Physicians at Weill Cornell Medical College and Memorial Sloan Kettering Cancer Center in New York have created a website that provides women aged 40-49 a personalized experience as they try to decide whether to get mammograms.

The site, Breast Screening Decisions, includes a breast cancer risk assessment, information about possible screening mammogram outcomes for women who have similar risk, and the screening options available to them. It also provides women with a summary of their own risk and possible mammogram outcomes, and helps them clarify their concerns and beliefs about screening, especially their tolerance for uncertain screening results and treatment outcomes.

One of the site's creators, Weill Cornell's Margaret Polaneczky, M.D., said the site was inspired by changes in recommendations for screening mammograms for women in the site's target age range: In 2009, the U.S. Preventive Services Task Force released new recommendations that advised against routine screening mammograms for women ages 40-49 — a reversal of prior guidelines.

The panel instead advised women in their 40s to make individual decisions about screening mammography in collaboration with their physicians and in the context of their personal breast cancer risk, values and preferences. Not all medical professional organizations and societies agreed. The conflicting advice stoked confusion among both patients and their doctors.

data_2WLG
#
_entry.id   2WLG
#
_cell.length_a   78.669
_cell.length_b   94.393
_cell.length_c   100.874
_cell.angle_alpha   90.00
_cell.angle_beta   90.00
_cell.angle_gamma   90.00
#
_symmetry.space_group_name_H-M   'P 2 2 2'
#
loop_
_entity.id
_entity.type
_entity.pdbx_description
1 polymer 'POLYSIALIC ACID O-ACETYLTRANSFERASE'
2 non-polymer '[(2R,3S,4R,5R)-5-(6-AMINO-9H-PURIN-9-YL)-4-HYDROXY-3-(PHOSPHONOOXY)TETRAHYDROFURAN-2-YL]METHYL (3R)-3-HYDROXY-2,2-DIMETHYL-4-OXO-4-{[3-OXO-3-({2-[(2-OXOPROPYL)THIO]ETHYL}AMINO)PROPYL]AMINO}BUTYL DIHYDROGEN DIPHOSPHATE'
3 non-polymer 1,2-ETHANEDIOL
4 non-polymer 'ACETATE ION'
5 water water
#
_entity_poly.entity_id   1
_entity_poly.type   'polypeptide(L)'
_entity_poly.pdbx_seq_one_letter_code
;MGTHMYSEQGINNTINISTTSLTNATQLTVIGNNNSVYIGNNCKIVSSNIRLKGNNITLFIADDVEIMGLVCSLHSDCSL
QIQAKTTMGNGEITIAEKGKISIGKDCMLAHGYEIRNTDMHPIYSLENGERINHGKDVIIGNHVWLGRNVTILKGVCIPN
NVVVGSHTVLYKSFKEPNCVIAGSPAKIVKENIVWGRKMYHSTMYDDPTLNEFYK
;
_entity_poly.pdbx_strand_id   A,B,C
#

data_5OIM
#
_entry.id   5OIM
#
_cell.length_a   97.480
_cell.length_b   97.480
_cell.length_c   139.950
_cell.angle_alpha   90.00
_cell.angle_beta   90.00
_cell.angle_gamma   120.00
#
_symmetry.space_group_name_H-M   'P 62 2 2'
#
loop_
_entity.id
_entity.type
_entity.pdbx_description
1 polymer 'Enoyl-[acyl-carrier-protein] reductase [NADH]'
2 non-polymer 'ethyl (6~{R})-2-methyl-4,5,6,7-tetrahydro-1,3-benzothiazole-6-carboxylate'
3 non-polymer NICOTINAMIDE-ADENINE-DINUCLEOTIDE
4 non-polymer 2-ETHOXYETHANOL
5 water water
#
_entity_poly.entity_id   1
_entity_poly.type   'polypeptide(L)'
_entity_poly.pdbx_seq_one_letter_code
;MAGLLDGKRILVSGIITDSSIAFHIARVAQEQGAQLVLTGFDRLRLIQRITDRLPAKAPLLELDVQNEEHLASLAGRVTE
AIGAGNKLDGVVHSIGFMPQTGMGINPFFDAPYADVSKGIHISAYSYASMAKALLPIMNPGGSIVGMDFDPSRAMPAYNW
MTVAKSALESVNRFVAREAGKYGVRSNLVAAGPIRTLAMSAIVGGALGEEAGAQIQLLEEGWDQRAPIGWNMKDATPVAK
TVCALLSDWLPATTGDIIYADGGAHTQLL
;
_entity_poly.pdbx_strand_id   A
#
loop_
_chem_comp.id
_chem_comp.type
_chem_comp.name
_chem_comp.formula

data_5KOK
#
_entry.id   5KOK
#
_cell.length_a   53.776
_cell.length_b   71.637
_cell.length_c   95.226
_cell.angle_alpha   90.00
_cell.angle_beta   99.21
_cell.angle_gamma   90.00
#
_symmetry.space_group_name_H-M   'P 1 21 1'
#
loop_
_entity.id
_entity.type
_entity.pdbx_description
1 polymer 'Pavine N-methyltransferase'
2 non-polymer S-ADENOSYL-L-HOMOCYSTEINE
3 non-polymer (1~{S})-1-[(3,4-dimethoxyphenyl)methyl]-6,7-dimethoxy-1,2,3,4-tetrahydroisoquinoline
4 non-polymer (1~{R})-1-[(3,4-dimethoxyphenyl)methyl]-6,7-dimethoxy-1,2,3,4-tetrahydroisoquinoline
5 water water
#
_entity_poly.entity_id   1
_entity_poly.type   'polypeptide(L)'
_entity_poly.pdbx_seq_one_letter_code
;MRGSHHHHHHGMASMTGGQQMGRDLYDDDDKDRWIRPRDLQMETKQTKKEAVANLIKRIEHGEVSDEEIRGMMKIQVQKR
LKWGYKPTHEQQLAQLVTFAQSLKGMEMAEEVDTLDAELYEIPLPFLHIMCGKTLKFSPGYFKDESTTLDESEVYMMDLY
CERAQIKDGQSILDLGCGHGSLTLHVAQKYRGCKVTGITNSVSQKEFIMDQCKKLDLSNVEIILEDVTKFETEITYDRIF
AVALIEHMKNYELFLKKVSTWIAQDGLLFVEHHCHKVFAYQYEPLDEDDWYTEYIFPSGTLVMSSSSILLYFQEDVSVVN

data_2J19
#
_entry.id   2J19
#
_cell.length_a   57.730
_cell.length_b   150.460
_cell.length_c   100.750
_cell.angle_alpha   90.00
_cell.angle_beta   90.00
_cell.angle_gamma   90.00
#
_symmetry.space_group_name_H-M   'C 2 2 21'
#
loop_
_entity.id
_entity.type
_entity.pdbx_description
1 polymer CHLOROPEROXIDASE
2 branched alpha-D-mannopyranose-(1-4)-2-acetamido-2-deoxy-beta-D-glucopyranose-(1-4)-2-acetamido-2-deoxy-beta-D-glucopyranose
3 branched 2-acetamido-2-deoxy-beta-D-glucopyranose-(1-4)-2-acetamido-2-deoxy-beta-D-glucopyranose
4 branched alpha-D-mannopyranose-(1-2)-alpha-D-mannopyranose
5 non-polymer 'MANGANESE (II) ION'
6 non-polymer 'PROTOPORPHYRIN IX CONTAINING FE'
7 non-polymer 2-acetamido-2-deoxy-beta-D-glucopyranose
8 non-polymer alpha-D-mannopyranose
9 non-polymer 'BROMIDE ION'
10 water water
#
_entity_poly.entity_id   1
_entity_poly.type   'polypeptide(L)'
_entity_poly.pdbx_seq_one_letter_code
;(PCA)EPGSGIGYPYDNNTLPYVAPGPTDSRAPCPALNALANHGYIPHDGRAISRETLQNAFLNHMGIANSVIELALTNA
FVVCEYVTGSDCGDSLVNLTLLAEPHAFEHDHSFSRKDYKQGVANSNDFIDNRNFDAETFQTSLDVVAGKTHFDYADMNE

"If I was confused, I suspected my patients were, too," Polaneczky said. "I had to do a lot of digging to find out why in the world someone would want to do anything but an annual mammogram."

While the website poses a series of questions to help women explore their values, it doesn't dictate how their feelings should factor into the decisions they make. Polaneczky said that design factor was intentional.

"This is individual. This is about you figuring out what's important to you, not what your girlfriends are doing," she said. Eventually, the site may include a social media component so women can see what other people in their risk groups are doing.

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